rumor was that a producer at the American-owned Realtime Sports, which normally would never have been interested in something as obscure as stinky tofu, greenlit the eating contest because he had a Taiwanese wife. It was probably a lie but the story still ran on the cover of the Daily Pineapple, Taiwan’s most unethical newspaper, which is saying a lot. Stinky tofu was the wife’s favorite dish, the story alleged, and after she had eaten her f ill of it during the preproduction, the producer refused to sleep in the same bed with her. There are many ways of preparing stinky tofu, but all result in a wet or dry fermented product with a foul, lingering smell not unlike that of a trash chute in a diaper-testing facility. If you could get past the smell, you’d f ind that the tofu itself tasted like a blue cheese and has the consistency of whitef ish. But asking most people to ignore the smell of their food is like asking them to ignore crawling maggots. Even Andrew Zimmern, the fat, bald American guy who bounced around the world eating roasted bugs and testicles of all animals, drew the line at stinky tofu. I didn’t think that anything that went into that mouth had any hope of escape until I saw the Taiwanese news program’s slow-mo clip of Zimmern regurgitating. The half-chewed stinky-tofu bite was named “Jonah” while Zimmern was bestowed with the title “The Whale.” The frivolity of today’s event was nearly done in by the weather, however. The stinky-tofu-eating contest had to be held outdoors as no indoor venue would tolerate such a permeating stink. In the predawn, a low-lying cloud slid down from the mountains and formed three coils in the evaporated lake basin that now cradles Taipei. The morning cable shows claimed that the form of a dragon could be seen in the mists, and that didn’t bode well for Taiwan’s crazily superstitious people.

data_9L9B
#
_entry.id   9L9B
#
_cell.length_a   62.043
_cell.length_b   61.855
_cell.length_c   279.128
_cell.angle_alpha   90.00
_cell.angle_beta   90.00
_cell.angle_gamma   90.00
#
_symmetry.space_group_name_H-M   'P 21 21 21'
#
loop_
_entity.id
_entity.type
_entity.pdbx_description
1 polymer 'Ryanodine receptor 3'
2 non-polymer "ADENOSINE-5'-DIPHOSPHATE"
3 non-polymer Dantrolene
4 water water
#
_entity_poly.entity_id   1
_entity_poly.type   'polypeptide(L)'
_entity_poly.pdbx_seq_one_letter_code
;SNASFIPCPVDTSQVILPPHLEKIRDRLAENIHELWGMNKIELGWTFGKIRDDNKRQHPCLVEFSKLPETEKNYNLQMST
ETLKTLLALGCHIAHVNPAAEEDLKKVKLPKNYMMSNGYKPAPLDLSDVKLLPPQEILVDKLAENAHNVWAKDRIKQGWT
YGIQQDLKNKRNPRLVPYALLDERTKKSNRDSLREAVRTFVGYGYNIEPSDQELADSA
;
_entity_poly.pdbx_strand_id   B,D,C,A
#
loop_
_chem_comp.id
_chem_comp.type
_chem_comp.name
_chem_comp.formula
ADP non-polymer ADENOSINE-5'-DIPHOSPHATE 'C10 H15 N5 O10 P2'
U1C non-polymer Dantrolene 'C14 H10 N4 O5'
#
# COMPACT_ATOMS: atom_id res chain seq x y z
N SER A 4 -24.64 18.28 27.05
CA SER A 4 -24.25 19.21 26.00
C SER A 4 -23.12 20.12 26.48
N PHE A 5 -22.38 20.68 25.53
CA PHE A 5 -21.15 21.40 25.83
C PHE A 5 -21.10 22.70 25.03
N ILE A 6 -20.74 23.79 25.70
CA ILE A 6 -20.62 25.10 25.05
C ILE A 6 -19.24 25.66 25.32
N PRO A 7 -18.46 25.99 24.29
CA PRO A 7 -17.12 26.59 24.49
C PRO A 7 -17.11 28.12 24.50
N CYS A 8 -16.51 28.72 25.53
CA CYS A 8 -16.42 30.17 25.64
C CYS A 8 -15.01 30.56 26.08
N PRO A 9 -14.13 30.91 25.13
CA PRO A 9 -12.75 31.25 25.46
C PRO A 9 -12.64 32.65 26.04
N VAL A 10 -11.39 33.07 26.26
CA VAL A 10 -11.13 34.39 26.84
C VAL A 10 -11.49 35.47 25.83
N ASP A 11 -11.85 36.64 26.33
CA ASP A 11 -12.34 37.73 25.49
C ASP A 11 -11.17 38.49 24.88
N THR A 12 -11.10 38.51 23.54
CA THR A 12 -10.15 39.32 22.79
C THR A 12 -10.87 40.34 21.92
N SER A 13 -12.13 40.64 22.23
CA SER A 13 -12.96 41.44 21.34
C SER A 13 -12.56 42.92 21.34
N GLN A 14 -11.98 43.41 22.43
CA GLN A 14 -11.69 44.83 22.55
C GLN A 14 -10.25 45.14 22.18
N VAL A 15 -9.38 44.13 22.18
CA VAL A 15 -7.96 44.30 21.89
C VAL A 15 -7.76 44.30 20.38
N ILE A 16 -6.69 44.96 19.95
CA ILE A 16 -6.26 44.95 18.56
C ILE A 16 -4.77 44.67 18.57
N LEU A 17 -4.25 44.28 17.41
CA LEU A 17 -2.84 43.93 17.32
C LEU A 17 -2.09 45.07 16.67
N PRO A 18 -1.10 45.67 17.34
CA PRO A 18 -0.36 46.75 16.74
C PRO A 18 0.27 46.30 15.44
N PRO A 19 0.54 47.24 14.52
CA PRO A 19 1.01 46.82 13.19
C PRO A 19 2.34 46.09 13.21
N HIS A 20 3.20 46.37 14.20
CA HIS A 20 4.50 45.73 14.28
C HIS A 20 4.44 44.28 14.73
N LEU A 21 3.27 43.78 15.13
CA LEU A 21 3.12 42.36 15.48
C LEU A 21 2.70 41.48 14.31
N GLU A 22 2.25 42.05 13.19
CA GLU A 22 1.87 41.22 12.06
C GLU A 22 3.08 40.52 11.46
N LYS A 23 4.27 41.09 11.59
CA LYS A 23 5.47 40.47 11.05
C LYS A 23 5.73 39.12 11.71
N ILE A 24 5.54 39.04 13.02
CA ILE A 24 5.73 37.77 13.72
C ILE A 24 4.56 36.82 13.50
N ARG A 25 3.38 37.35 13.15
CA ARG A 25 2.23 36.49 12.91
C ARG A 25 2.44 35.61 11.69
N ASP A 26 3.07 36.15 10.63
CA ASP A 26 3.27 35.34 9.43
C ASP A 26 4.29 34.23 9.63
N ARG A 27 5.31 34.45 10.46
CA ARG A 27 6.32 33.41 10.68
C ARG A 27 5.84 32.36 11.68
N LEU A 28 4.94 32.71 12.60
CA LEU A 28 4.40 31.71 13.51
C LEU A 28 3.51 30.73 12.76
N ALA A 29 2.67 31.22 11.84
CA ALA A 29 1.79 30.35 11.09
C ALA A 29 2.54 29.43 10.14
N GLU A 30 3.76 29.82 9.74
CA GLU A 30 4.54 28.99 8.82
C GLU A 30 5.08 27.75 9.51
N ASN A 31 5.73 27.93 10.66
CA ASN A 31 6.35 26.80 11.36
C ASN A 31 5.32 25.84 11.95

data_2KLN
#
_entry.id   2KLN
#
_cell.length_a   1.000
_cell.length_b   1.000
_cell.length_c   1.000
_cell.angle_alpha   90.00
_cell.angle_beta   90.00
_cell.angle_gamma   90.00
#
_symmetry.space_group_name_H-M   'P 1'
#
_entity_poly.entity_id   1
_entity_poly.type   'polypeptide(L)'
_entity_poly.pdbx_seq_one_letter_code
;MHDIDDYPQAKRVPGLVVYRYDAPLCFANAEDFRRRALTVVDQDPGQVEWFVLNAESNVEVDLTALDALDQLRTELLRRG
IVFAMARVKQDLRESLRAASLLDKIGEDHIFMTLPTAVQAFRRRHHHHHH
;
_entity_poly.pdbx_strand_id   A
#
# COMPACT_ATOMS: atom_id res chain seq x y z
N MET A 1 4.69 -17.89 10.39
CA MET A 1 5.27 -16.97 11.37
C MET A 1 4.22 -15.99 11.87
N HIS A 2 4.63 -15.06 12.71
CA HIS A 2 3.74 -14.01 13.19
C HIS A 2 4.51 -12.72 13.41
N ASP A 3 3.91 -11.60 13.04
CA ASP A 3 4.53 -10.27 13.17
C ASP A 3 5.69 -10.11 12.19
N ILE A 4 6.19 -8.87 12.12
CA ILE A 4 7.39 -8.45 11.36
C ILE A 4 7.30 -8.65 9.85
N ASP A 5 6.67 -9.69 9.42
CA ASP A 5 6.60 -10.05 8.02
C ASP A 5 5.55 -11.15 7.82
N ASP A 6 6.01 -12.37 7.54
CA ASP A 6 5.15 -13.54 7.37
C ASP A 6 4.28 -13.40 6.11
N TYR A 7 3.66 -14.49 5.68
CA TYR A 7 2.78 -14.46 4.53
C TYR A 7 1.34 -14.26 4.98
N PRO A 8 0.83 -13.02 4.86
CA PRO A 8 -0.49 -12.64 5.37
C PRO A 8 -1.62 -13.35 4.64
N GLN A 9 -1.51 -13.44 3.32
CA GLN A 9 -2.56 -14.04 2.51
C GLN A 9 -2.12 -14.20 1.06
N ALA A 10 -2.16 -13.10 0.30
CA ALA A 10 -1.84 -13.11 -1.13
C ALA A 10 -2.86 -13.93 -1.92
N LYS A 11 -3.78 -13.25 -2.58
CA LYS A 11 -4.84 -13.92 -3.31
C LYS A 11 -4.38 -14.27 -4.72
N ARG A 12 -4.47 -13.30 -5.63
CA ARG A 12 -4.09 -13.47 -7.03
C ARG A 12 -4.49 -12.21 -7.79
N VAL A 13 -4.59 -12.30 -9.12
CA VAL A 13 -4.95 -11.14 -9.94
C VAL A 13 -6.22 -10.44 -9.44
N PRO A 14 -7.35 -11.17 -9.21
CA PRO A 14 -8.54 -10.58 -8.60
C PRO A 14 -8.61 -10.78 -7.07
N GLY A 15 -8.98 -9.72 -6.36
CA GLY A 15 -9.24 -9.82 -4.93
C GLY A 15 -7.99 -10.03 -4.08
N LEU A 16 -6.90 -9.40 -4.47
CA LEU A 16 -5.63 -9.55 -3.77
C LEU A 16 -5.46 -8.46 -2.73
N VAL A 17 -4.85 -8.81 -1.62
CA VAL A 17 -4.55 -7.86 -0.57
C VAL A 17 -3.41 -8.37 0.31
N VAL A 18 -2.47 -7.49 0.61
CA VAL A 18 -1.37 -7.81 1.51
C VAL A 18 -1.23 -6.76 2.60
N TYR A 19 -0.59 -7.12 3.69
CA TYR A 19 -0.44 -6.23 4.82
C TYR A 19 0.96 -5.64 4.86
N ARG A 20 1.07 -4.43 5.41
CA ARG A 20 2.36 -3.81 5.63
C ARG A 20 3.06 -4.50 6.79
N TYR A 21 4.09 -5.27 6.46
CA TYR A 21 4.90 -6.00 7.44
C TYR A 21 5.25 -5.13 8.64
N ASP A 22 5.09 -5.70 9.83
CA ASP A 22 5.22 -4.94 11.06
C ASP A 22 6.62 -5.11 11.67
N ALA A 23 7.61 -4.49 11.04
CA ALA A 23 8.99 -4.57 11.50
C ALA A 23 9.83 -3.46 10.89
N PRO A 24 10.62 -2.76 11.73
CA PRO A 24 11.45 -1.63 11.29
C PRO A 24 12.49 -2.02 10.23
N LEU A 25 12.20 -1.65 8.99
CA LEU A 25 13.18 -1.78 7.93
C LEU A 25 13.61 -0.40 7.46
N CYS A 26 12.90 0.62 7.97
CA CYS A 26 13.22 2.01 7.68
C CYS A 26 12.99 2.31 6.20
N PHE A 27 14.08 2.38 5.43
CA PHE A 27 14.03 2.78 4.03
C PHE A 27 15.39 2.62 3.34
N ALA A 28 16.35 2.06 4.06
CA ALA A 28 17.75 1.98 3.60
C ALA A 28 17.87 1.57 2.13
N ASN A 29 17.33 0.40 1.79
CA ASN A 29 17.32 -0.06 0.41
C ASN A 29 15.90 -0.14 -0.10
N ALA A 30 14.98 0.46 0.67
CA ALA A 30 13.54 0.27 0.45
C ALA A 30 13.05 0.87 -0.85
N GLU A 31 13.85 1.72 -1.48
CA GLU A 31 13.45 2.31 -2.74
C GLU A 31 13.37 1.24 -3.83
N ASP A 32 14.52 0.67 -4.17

Meilidao Network’s rockstar Taoist priest had said that if it was cold enough to see your breath in the air and if a shadow moved across the face of the sun, Taiwanese people weren’t taking family values seriously. He was a judgmental prick and people loved him for it. The priest got his start in showbiz on the program Caught in the Act, which featured spouses confronting cheating partners on camera as they exited love hotels. His simplistic and chauvinist advice to couples (“Just listen to your husband!”) had found an audience, and the network had given him his own show to fully display his complete ignorance of human affairs. Not to be outshone, a celebrity Buddhist monk at the right-wing leaning Big East TV upped the ante on the weather outlook. He had visions of a wrathful storm hitting the island on the exact day of the Mid-Autumn Festival as punishment for its people even entertaining the legalization of same-sex marriage. “Guanyin, the goddess of mercy herself, will show no pity on Taiwan!” he had declared, rattling the beads around both his wrists for emphasis. “We’re sowing bad karma for future generations, if there are future generations, with all the sinful couplings going on!” The weather turned out to be f ine, if a little chilly. The contestants were seated on a mobile stage that had been trucked in. Sadao and Chompin’ Charlie were placed in the middle. Everyone else was expected to be a nonfactor. Dwayne was seated on the far left, decked out in a traditional Amis beaded sash to pay honor to his aboriginal ancestors. He was the lone Taiwanese contestant, and although I wouldn’t call him fat, he was the heaviest person. Why was everyone else so skinny? Rounding out the stage were a middle-aged man from Hong Kong, a white teenage